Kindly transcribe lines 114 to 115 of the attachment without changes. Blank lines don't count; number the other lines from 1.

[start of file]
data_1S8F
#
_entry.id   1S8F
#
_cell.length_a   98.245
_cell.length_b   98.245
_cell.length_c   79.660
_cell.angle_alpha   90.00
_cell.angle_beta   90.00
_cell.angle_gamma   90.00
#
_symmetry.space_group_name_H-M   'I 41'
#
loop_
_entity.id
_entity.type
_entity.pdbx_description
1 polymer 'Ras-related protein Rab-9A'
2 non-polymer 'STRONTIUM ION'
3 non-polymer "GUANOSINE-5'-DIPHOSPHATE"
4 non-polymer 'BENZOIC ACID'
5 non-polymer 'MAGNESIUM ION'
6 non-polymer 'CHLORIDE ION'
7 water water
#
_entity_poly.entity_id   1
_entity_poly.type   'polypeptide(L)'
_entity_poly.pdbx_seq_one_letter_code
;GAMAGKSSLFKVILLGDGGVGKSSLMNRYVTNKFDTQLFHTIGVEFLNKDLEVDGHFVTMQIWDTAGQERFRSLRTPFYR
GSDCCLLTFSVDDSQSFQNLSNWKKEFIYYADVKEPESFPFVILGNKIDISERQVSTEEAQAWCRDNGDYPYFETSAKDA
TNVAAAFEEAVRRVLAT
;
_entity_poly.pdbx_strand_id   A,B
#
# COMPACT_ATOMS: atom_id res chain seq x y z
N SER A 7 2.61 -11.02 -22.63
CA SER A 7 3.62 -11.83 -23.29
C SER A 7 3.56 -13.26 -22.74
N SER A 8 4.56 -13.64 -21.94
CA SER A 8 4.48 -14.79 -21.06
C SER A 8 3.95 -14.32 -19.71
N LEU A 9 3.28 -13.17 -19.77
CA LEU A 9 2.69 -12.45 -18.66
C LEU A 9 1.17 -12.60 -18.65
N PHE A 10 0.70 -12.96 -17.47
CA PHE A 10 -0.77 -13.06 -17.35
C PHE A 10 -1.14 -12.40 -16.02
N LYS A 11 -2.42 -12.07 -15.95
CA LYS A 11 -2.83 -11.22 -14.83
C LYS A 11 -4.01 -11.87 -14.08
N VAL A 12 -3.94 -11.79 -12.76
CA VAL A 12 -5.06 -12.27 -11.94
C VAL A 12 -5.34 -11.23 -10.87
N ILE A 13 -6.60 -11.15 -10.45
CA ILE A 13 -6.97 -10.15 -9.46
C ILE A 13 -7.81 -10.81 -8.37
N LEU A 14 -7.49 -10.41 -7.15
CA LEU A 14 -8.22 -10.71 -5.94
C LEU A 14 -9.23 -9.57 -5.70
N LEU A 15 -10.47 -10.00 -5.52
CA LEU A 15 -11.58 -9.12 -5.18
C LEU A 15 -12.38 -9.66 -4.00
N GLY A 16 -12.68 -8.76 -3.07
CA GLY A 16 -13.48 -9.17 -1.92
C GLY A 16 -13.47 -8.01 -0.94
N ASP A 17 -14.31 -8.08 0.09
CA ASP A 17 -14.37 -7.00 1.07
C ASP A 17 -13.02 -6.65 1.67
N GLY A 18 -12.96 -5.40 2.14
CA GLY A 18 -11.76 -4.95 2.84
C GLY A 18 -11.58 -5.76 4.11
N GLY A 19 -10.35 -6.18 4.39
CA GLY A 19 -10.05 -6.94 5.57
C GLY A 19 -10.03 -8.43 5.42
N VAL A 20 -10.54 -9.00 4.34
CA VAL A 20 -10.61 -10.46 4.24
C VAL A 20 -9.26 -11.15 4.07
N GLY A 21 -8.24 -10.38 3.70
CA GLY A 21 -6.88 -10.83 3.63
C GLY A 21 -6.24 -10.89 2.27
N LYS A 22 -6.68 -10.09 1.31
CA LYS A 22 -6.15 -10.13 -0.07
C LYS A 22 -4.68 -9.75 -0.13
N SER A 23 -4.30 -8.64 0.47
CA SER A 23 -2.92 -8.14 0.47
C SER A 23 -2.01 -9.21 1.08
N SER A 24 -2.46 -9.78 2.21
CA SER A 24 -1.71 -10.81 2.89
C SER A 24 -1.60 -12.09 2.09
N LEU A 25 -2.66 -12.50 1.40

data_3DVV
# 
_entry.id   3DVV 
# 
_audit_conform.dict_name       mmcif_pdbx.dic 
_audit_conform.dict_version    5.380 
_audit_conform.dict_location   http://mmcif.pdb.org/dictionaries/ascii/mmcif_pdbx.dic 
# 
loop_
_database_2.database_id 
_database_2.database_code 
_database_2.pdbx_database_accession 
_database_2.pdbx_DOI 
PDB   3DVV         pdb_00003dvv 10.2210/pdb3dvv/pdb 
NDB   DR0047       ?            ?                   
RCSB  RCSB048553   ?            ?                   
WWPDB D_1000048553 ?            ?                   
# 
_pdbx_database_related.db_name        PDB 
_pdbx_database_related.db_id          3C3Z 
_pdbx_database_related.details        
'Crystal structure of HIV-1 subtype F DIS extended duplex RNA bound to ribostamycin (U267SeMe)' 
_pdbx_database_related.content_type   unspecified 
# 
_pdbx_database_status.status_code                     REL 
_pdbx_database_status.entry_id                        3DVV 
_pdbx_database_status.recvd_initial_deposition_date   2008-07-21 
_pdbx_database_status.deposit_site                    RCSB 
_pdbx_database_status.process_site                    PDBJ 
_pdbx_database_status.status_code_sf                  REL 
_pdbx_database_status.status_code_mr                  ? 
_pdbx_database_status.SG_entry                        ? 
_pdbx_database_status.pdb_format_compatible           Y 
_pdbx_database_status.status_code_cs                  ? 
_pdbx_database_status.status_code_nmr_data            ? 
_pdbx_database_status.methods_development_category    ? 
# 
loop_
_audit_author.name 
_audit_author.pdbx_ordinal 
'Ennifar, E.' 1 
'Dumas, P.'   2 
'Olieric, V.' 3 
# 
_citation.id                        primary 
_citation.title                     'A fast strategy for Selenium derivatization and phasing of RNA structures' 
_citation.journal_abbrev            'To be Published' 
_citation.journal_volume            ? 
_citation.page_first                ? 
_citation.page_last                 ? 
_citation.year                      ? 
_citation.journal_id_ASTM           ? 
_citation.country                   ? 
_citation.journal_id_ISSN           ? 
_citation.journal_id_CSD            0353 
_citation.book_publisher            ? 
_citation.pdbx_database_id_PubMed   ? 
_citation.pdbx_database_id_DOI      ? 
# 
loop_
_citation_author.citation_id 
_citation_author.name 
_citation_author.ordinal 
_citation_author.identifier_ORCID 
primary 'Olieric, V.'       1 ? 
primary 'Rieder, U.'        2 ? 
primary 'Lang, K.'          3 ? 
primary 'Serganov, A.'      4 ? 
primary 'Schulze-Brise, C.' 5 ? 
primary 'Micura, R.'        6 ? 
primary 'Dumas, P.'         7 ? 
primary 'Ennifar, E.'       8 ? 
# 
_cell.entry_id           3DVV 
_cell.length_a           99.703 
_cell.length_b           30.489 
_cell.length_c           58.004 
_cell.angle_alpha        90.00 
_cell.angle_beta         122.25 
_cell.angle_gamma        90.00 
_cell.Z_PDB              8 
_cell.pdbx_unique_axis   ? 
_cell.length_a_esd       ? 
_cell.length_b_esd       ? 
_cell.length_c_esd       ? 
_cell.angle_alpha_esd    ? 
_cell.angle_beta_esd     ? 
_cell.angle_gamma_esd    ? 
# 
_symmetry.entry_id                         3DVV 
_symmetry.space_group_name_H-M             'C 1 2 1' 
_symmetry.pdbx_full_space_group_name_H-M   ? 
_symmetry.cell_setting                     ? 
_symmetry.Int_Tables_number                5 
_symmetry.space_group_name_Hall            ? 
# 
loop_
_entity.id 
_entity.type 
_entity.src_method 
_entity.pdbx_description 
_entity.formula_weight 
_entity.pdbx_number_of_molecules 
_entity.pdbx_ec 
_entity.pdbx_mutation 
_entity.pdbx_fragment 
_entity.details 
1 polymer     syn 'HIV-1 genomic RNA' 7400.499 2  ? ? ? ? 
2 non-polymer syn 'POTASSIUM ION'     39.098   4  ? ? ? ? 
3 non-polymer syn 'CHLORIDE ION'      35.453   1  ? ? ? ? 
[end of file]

# 
_pdbx_database_status.status_code                     REL 